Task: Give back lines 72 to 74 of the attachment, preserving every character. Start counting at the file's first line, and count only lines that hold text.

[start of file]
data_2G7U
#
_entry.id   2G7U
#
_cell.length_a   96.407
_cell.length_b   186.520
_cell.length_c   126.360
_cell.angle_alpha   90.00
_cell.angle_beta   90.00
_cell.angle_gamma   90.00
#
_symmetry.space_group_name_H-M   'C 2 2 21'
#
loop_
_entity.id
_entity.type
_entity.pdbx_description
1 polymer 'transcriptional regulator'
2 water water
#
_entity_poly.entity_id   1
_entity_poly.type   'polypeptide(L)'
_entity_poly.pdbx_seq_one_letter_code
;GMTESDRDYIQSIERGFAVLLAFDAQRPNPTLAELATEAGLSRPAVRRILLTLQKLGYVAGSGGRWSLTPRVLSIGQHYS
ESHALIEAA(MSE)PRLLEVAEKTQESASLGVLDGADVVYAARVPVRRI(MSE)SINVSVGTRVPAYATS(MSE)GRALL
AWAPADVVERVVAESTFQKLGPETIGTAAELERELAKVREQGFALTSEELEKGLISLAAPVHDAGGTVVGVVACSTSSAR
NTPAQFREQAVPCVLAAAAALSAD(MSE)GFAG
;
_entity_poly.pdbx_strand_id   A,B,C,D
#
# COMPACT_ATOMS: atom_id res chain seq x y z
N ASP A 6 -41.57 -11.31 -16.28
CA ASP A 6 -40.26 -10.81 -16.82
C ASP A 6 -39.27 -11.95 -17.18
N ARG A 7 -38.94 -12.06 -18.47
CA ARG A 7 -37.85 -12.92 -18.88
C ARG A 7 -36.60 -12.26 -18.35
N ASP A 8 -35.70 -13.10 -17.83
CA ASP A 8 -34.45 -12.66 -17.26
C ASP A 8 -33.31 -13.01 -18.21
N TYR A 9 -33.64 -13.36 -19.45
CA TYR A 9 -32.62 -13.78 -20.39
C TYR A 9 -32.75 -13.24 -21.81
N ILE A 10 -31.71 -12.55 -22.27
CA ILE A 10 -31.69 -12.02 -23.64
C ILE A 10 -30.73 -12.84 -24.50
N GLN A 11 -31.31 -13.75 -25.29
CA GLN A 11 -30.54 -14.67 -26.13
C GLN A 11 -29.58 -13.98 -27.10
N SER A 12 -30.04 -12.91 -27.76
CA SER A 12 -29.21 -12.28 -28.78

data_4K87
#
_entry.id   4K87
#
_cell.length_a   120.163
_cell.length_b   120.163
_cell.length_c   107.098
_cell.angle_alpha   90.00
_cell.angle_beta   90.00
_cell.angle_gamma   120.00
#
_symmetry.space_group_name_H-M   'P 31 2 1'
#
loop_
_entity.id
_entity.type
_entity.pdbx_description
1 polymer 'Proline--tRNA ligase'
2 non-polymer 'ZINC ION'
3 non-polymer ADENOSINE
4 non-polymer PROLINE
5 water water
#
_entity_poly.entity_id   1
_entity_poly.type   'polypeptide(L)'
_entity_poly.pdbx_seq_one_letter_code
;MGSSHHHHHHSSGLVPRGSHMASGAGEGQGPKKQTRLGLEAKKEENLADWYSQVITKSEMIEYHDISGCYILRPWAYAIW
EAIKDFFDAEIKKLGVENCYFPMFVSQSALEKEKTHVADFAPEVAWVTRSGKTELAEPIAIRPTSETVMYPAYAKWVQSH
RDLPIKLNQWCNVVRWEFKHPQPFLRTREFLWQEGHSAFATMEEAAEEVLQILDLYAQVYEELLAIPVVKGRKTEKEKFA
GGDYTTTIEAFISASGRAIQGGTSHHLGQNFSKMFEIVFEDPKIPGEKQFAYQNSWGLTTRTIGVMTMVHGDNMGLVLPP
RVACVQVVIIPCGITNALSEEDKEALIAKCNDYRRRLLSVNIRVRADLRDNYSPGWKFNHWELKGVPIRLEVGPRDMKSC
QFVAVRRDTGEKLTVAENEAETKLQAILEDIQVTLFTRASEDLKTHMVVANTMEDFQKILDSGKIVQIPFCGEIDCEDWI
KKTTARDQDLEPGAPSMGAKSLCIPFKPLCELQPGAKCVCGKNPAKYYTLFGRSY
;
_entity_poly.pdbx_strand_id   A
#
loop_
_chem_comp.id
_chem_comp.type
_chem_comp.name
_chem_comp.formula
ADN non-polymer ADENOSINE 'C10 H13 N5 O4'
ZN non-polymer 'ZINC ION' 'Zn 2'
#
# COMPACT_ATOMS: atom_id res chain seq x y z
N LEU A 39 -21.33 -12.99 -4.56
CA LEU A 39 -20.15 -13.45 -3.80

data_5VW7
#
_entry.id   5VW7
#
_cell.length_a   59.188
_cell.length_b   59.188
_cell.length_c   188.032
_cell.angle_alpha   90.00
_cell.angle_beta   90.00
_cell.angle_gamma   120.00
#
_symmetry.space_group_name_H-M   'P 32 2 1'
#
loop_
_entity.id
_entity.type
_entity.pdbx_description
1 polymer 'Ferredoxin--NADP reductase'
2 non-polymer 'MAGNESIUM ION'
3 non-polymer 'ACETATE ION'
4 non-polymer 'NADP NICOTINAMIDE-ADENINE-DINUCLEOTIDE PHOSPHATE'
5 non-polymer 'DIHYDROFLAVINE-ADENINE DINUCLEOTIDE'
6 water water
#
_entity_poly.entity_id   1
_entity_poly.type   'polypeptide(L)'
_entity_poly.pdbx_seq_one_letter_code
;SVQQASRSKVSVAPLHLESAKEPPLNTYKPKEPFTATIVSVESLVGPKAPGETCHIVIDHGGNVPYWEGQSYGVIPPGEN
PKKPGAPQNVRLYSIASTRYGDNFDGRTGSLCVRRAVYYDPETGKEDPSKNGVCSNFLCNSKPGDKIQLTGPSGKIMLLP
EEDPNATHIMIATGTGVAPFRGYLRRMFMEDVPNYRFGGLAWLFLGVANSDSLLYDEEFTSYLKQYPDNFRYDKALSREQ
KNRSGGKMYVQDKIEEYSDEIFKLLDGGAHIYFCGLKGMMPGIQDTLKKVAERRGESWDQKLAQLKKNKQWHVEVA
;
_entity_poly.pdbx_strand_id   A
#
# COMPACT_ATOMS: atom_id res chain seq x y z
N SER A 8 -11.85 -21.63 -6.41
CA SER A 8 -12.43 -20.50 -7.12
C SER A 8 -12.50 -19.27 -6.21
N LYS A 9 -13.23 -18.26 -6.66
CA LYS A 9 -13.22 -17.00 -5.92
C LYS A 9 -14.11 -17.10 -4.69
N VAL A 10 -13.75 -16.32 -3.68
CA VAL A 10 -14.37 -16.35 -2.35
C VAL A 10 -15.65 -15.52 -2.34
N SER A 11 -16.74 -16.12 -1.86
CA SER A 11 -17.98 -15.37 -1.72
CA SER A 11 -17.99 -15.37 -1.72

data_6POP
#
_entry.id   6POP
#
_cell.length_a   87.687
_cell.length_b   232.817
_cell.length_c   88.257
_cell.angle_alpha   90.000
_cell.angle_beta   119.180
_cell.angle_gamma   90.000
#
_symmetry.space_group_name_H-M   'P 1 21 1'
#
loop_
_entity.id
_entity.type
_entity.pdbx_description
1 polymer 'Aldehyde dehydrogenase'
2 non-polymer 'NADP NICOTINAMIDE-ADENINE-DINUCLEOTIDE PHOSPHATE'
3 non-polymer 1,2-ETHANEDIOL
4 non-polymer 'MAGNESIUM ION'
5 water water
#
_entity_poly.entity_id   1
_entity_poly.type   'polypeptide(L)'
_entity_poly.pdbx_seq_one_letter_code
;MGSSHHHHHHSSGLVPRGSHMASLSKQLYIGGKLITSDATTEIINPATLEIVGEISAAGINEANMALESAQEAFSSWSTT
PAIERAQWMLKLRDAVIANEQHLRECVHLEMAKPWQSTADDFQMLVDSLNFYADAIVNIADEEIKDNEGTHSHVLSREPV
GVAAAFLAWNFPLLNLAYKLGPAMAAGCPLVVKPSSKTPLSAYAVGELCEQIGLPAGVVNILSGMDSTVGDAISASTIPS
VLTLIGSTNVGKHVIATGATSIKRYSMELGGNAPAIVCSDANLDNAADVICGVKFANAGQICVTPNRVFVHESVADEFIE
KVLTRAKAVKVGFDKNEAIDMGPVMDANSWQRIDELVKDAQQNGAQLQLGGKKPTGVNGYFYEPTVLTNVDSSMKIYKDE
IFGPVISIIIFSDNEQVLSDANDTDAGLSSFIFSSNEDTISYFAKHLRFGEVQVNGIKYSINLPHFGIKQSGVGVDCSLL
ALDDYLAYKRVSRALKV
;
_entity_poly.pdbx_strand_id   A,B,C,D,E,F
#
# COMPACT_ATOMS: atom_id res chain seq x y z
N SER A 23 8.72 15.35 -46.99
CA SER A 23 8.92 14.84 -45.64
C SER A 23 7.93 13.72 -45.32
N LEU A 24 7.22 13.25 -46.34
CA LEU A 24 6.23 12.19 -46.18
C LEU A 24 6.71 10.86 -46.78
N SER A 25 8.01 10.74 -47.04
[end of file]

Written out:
4 non-polymer PROLINE
5 water water
#